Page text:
The violin bow went through dramatic evolution from the 1600s until the late 1700s. These were many styles and sizes of bows used prior to the standardization of musical instrument bows into what we now call Tourte or Modern bows in the late 1700s. The primary difference is length. The earlier bows were, in general, shorter and the later bows longer. Baroque bows that are almost like a modern Tourte bow tend to be called "Transitional Bows."
There is no such thing as a bow that is perfect for everyone. Bow preferences tend to be strong among violinists and fiddlers. This is especially true when it comes to bows for Baroque violin.
Contemporary Baroque violinsts usually develop strong preferences for very specific types of Baroque Bow. These preferences are, to some extent, based on whose music they play, as well as the preferences of their teachers (just like modern violin playing).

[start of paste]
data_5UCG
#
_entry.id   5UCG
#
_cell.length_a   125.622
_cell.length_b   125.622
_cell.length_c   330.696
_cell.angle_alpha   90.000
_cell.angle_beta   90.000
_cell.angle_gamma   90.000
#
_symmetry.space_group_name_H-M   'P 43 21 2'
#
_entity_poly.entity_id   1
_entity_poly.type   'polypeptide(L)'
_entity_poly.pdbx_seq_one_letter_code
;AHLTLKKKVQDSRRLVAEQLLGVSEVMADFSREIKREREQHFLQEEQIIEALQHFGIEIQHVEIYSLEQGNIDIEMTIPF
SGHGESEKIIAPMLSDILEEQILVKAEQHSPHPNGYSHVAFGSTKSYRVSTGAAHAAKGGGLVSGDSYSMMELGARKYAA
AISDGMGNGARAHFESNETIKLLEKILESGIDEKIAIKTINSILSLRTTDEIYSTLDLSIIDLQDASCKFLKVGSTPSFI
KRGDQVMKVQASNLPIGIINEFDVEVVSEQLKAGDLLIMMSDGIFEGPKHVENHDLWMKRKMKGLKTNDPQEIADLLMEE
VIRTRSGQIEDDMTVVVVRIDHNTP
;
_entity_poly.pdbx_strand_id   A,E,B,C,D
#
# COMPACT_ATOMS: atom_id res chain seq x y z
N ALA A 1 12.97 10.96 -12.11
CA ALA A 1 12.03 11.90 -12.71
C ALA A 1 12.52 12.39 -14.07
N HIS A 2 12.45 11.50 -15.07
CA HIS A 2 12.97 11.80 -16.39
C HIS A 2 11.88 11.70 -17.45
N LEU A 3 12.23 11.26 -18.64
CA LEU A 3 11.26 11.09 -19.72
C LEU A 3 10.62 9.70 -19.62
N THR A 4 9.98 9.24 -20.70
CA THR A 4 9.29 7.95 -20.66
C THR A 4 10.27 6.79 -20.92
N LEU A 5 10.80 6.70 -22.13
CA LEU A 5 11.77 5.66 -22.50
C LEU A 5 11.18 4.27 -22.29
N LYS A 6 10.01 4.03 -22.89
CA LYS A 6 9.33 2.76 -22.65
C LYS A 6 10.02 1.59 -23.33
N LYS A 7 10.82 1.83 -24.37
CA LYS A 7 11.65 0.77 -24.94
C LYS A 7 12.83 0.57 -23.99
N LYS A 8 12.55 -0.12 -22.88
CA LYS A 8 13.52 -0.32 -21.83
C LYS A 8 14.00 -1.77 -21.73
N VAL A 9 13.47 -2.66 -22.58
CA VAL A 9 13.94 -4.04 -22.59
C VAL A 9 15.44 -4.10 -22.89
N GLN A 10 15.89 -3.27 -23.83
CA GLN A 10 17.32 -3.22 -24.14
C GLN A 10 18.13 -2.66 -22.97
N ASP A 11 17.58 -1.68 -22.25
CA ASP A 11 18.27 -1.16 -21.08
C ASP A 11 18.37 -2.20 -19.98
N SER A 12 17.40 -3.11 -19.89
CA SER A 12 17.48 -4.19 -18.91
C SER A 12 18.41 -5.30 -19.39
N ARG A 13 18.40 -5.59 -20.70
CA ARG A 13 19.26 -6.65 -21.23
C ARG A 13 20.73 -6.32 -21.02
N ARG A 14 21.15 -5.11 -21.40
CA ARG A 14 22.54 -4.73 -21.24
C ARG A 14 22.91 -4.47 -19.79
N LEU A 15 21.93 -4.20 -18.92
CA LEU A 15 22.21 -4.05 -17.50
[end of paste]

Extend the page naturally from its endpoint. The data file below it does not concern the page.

Through our association with one of the largest, if not the largest, maker of Renaissance and Baroque instruments in the world (located a mere 25 miles from our workshop), we have access to a very large stock of quality Baroque bows of every conceivable type, weight, wood and size. Prices start at about $400 for violin and about $600 for violoncello da spalla.
If you forced me to opine on the typical preferred Baroque violin bow, it would be the following:
- Short; in the 24" to 26" range
- Made of figured snakewood
- Absolutely straight (no camber) when de-tensioned
- Slight camber when tensioned (i.e. very stiff shaft)
- About 53 grams
- We look forward to helping you with your decision.